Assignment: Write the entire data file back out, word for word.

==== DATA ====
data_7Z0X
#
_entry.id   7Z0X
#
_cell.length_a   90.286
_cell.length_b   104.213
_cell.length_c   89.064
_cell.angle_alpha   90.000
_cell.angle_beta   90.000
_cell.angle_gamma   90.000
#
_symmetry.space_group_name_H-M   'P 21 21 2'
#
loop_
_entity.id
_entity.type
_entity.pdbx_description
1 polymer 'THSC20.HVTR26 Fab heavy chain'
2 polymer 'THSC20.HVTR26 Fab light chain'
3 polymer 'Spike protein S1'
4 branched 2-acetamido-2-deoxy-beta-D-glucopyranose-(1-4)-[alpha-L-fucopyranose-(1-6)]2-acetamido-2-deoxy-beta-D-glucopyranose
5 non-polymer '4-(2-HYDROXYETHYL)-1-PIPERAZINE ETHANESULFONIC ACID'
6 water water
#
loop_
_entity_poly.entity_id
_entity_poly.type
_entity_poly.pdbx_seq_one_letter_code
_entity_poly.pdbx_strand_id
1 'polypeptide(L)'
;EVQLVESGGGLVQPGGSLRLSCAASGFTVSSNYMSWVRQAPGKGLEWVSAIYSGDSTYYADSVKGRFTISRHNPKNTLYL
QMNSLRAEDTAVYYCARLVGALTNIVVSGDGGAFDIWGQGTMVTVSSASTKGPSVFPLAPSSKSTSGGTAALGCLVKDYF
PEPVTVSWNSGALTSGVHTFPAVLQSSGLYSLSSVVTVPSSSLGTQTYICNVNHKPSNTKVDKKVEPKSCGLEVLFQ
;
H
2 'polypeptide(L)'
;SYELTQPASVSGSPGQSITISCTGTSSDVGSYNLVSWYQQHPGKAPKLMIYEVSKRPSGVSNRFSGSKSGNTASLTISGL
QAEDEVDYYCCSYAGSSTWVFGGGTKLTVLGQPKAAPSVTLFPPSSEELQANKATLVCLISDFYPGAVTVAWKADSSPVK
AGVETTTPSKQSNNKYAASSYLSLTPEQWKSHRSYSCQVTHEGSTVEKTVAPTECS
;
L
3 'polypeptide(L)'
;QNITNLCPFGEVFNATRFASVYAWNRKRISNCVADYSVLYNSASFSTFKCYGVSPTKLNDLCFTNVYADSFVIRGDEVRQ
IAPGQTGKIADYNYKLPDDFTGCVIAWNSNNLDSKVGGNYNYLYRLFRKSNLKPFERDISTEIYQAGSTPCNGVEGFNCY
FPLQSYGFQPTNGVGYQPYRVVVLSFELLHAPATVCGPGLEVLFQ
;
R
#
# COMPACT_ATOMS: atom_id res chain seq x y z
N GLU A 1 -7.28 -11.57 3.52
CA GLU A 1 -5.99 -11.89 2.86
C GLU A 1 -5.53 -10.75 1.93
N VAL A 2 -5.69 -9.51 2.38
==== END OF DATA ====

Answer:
data_7Z0X
#
_entry.id   7Z0X
#
_cell.length_a   90.286
_cell.length_b   104.213
_cell.length_c   89.064
_cell.angle_alpha   90.000
_cell.angle_beta   90.000
_cell.angle_gamma   90.000
#
_symmetry.space_group_name_H-M   'P 21 21 2'
#
loop_
_entity.id
_entity.type
_entity.pdbx_description
1 polymer 'THSC20.HVTR26 Fab heavy chain'
2 polymer 'THSC20.HVTR26 Fab light chain'
3 polymer 'Spike protein S1'
4 branched 2-acetamido-2-deoxy-beta-D-glucopyranose-(1-4)-[alpha-L-fucopyranose-(1-6)]2-acetamido-2-deoxy-beta-D-glucopyranose
5 non-polymer '4-(2-HYDROXYETHYL)-1-PIPERAZINE ETHANESULFONIC ACID'
6 water water
#
loop_
_entity_poly.entity_id
_entity_poly.type
_entity_poly.pdbx_seq_one_letter_code
_entity_poly.pdbx_strand_id
1 'polypeptide(L)'
;EVQLVESGGGLVQPGGSLRLSCAASGFTVSSNYMSWVRQAPGKGLEWVSAIYSGDSTYYADSVKGRFTISRHNPKNTLYL
QMNSLRAEDTAVYYCARLVGALTNIVVSGDGGAFDIWGQGTMVTVSSASTKGPSVFPLAPSSKSTSGGTAALGCLVKDYF
PEPVTVSWNSGALTSGVHTFPAVLQSSGLYSLSSVVTVPSSSLGTQTYICNVNHKPSNTKVDKKVEPKSCGLEVLFQ
;
H
2 'polypeptide(L)'
;SYELTQPASVSGSPGQSITISCTGTSSDVGSYNLVSWYQQHPGKAPKLMIYEVSKRPSGVSNRFSGSKSGNTASLTISGL
QAEDEVDYYCCSYAGSSTWVFGGGTKLTVLGQPKAAPSVTLFPPSSEELQANKATLVCLISDFYPGAVTVAWKADSSPVK
AGVETTTPSKQSNNKYAASSYLSLTPEQWKSHRSYSCQVTHEGSTVEKTVAPTECS
;
L
3 'polypeptide(L)'
;QNITNLCPFGEVFNATRFASVYAWNRKRISNCVADYSVLYNSASFSTFKCYGVSPTKLNDLCFTNVYADSFVIRGDEVRQ
IAPGQTGKIADYNYKLPDDFTGCVIAWNSNNLDSKVGGNYNYLYRLFRKSNLKPFERDISTEIYQAGSTPCNGVEGFNCY
FPLQSYGFQPTNGVGYQPYRVVVLSFELLHAPATVCGPGLEVLFQ
;
R
#
# COMPACT_ATOMS: atom_id res chain seq x y z
N GLU A 1 -7.28 -11.57 3.52
CA GLU A 1 -5.99 -11.89 2.86
C GLU A 1 -5.53 -10.75 1.93
N VAL A 2 -5.69 -9.51 2.38